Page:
Joyce is adamant his loyalties won’t be tested on May 26, when his club plays the team based in the place he and wife Vangie now call home – the Redcliffe peninsula.
“I’m sure the best team will win, which will be us,” he says, with a smile.
“I’m hoping this weekend they will get it back for us because the last two times the Dolphins have won it. It’s about time we had it.”
The Cup’s history goes back more than 10 years ago, when the Hunters played their first game in the Intrust Super Cup against the Dolphins at Redcliffe.
“Against all expectations and odds, our boys pulled it off and won the game quite convincingly from 20 points behind. It was seen as a good omen that they were playing in my backyard, so to speak,” Joyce says
“They said, we’ll call it the Stan Joyce Cup because it was the first game played by the SP PNG Hunters in Intrust Super Cup. I’m quite proud to have something like that. I’m very humbled by it.”
It was recognition of his contribution to the Hunters and rugby league in Papua New Guinea.
It started about 40 years ago, when Joyce moved to PNG for work.
“As a young man, I took off to Papua New Guinea selling Twisties (chips),” he recalls.
“My boss down here told me, ‘listen young fella, I don’t think there’s much of a future for you but if you go up to Port Moresby and work you never know what might happen. There’s a plane leaving on Saturday morning, so be on it’.
“Off I went … that was some time ago.”
He proved his former boss wrong, going on to work for South Pacific Brewing in 1995 in the marketing department before being appointed general manager and managing director in 2007. He remained in the role until his retirement at the end of 2019.
Throughout his working life, he helped grow rugby league in PNG and had a hand in launching the Inter City Cup (the first nationwide competition in the country), which is still going after 30 years.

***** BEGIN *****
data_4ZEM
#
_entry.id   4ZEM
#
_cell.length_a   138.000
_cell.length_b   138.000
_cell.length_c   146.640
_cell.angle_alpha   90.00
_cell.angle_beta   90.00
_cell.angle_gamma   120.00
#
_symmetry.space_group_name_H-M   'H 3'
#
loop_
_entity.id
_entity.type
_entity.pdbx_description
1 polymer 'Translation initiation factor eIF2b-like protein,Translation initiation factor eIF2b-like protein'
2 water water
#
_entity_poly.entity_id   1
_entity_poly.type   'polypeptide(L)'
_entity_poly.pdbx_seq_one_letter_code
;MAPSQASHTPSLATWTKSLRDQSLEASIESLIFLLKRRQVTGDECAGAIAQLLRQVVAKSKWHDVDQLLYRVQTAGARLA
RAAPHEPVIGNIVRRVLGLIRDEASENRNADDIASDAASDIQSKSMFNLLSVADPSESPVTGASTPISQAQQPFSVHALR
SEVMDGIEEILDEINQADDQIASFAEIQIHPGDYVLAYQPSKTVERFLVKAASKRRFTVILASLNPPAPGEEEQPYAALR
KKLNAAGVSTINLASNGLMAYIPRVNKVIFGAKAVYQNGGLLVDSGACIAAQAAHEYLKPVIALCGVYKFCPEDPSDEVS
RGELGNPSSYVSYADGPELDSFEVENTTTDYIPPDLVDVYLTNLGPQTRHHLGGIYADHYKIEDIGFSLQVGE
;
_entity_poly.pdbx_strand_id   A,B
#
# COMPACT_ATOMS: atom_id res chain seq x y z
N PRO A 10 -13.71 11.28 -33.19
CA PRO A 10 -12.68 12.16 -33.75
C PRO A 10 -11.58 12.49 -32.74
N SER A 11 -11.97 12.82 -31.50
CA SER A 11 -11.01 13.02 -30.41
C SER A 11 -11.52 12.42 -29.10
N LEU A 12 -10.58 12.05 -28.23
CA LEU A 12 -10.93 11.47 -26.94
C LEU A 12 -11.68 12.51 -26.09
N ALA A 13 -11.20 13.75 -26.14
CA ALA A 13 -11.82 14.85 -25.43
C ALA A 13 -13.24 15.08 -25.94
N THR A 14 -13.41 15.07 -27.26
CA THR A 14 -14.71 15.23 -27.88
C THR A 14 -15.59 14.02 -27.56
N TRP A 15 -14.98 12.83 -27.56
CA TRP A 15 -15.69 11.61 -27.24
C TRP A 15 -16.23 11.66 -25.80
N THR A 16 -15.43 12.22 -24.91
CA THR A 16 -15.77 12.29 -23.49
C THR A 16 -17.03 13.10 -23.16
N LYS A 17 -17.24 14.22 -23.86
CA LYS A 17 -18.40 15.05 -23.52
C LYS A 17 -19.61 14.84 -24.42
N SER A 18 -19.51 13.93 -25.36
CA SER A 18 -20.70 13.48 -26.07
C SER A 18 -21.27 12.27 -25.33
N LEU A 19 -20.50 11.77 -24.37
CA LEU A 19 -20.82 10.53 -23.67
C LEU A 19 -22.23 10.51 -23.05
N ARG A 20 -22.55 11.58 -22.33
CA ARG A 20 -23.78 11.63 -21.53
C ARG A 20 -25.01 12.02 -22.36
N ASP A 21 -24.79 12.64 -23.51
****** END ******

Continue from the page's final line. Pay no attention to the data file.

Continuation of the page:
He’s been impressed by the Dolphins’ growth, particularly in the past decade.
“I think what’s been done by Bob (Jones) and the team here at Redcliffe is just fantastic. I mean, look at the stadium it’s a wonderful place for the community to come to,” Joyce says.
“My loyalties are not tested when it comes to the NRL, if we (Redcliffe) get in there. I’ll be backing the Dolphins. You wouldn’t do anything else.
“It’s what rugby league’s all about and I think you can hold it up as an example. We’ve got a beautiful stadium in Moresby, it’s pretty special but rugby league is not just played in one town or one city. It’s played all over the country. What’s been done here over a period of time, holds up a sustainable and accessible model to many, many communities.
“It’s multi-purpose as well – the A-League plays here – that’s also an example of how it can operate.”
Joyce say the Dolphins’ model is one his club can learn from as it develops players and the game in PNG, with big goals for the future.
“Rugby league in Papua New Guinea is a religion. It’s the national sport and people live and breathe it. It’s passionate,” he says.
“We hope that experience that they (the players) get, they’ll all go back to PNG as grade level one coaches of the game. They will be able to teach the game properly, not just passionately, and intelligently. That can only help contribute to the overall goal which is to one day have a team in the NRL. It’s a big mission.”
In the meantime, the club’s Intrust Super Cup side is based at Raby Bay for the season – away from family and friends during a global pandemic.
“We got here literally three weeks before the season started. We were delayed because of the COVID outbreaks, so it’s been against all odds,” Joyce says.
“I would particularly like to thank the Australian Department of Foreign Affairs and Trade and also the QRL. By working in partnership with them, we were able to make it happen. We’ve had great support through the gaming board, the Prime Minister, the brewery and our sponsors. They’re all right behind us.
“We spoke to everyone before we came down. I remember that meeting we said, ‘boys if you come down with us you can’t go back home.
Joyce says Papua New Guineans have particularly tight family connections and, while they have been using zoom and other ways to connect, it’s not the same.
“They’ve got to be a bit homesick. You’ve got a group of young men living away from home. Nellie, our wellness manager, she does a fantastic job.”
Right now, their focus is on winning the Stan Joyce Cup, when they play the Dolphins at Moreton Daily Stadium on May 26. The Dolphins are just as determined and will head into the game on the back of two wins in a row. Kick-off is 6pm. Grab your tickets at the gate.
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